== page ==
Archdeaconary Days 2021
Now's the time for people to book their place at one of the Zoom Gatherings on Saturday (...) to celebrate the week. Please remind people!
It's not quite too late for people to sign up to the Prayer - Everyone, Everywhere! week overall so feel free to share the link with others.
Archdeaconry Days 2021
On the last day of our week of exploring prayer together, you are invited to book to join one of three Zoom Gatherings.
Each Gathering will be hosted by one of our Archdeacons and will give us a chance to share what we have learnt during the week, and pray and reflect together.
Feel free to come to whichever time works best for you, as Zoom knows no geographical boundaries!
- 10.00 to 11.00 - hosted by the Archdeacon of Bath
- 11.30 to 12.30 - hosted by the Archdeacon of Wells
- 2.00 to 15.00 - hosted by the Archdeacon of Taunton
Prayer - Everyone, Everywhere! 2021 Archdeaconry ‘Days' with a difference!
The 2021 Archdeaconry ‘days' will explore ways of praying, wherever and whoever we are.Monday 11 January
Prayer for the Nation
Please pray for
- the Seven Sowers Benefice and the Good Shepherd, Chard in their Vacancies, and the postponement in appointing a Youth Pioneer in Chard/Ilminster.
- Lead theft from church roofs. Ilton and Pitminster have had lead stolen and vigilance is needed throughout the Deanery.
Support, Alone - Together
A guide to social distancing and isolation from experts who know about it. Including guidance from Father Christ...
Looking to the Rainbow is a brand-new song from Nick & Becky Drake for schools to perform during the Covid-19 lockdown.
Daily Hope offers music, prayers and reflections as well as full worship services from the Church of England at the end of a telephone line.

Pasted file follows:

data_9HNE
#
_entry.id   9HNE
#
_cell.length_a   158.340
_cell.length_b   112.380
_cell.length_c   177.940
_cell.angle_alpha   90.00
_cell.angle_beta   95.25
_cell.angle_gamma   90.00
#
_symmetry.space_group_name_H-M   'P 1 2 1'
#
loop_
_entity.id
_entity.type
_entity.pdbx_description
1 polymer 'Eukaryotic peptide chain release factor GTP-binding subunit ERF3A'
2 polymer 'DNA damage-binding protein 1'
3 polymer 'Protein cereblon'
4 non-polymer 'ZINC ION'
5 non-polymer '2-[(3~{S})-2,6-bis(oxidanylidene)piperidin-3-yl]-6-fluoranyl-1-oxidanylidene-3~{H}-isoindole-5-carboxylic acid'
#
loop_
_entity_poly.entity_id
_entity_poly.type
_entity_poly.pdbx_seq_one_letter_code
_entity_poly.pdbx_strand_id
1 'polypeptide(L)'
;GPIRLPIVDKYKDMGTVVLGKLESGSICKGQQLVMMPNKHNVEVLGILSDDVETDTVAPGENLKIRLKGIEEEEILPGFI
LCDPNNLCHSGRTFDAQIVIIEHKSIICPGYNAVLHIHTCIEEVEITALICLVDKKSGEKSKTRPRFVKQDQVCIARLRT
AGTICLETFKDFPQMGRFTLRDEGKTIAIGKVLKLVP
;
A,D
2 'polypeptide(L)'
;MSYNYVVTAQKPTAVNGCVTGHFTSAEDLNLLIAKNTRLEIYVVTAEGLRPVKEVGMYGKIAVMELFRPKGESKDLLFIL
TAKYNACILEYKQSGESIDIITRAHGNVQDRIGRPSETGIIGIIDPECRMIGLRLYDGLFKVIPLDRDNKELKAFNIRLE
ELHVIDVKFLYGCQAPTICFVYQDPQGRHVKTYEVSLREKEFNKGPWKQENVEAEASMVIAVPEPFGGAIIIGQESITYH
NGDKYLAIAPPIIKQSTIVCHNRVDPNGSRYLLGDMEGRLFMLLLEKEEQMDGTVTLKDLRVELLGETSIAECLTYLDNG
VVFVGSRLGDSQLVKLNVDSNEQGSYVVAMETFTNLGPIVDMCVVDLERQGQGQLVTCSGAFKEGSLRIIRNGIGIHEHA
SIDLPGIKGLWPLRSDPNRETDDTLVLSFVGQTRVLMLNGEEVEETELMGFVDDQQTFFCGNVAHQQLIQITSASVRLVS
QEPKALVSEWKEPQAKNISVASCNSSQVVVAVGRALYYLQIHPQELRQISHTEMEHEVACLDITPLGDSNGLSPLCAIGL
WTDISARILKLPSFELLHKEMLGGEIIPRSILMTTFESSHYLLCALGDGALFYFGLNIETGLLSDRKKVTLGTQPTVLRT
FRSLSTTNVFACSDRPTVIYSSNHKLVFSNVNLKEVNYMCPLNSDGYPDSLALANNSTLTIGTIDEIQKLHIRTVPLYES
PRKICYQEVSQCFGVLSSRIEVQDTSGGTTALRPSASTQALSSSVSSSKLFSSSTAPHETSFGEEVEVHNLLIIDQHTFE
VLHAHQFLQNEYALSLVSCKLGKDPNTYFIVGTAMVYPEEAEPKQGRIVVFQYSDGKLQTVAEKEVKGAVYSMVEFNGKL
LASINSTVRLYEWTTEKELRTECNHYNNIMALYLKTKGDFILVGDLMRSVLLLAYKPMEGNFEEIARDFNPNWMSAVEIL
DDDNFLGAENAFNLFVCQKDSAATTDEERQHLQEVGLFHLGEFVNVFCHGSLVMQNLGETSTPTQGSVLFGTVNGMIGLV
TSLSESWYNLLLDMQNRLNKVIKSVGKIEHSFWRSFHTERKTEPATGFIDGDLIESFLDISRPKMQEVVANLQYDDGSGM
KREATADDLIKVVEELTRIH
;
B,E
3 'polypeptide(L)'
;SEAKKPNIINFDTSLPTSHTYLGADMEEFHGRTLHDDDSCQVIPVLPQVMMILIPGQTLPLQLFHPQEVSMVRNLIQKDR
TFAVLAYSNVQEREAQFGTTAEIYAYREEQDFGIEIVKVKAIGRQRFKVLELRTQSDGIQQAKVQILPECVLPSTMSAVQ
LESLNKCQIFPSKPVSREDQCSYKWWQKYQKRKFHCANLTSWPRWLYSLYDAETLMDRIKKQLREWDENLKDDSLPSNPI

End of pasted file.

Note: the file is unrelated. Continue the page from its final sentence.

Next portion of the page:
A Church of England initiative in partnership with CONNECTIONS at Holy Trinity Claygate, and Faith in Later Life
The line - which is available 24 hours a day on 0800 804 8044 - has been set up particularly with those unable to join online church services during the period of restrictions in mind.
For the Christian community
We are not people of fear:
we are people of courage.
We are not people who protect our own safety:
we are people who protect our neighbours' safety.
We are not people of greed:
we are people of generosity.
We are your people God,
giving and loving,
wherever we are,
whatever it costs
For as long as it takes
wherever you call us.
Barbara Glasson, President of the Methodist Conference
For those who care for others and for those who look for a cure let us pray
give skill, sympathy and resilience
to all who are caring for the sick,
and your wisdom to those searching for a cure.
Strengthen them with your Spirit,
that through their work many will be restored to health;
through Jesus Christ our Lord.
I have been moved this morning (Easter Sunday) by a heart-warming story from the Blackdowns
For the last couple of years we have been working as a group of churches in the Blackdown Benefice, to develop an old idea of erecting crosses around our churches on Good Friday and leaving them bare until Easter Sunday, when they are then decorated with spring flowers to celebrate the risen Christ.
St Nicholas Corfe have really taken this on as a yearly tradition.
This year in light of the current lock down, the church council. decided that they would simply put up the bare cross up on Good Friday, but not send a team to decorate the cross on Easter Sunday morning.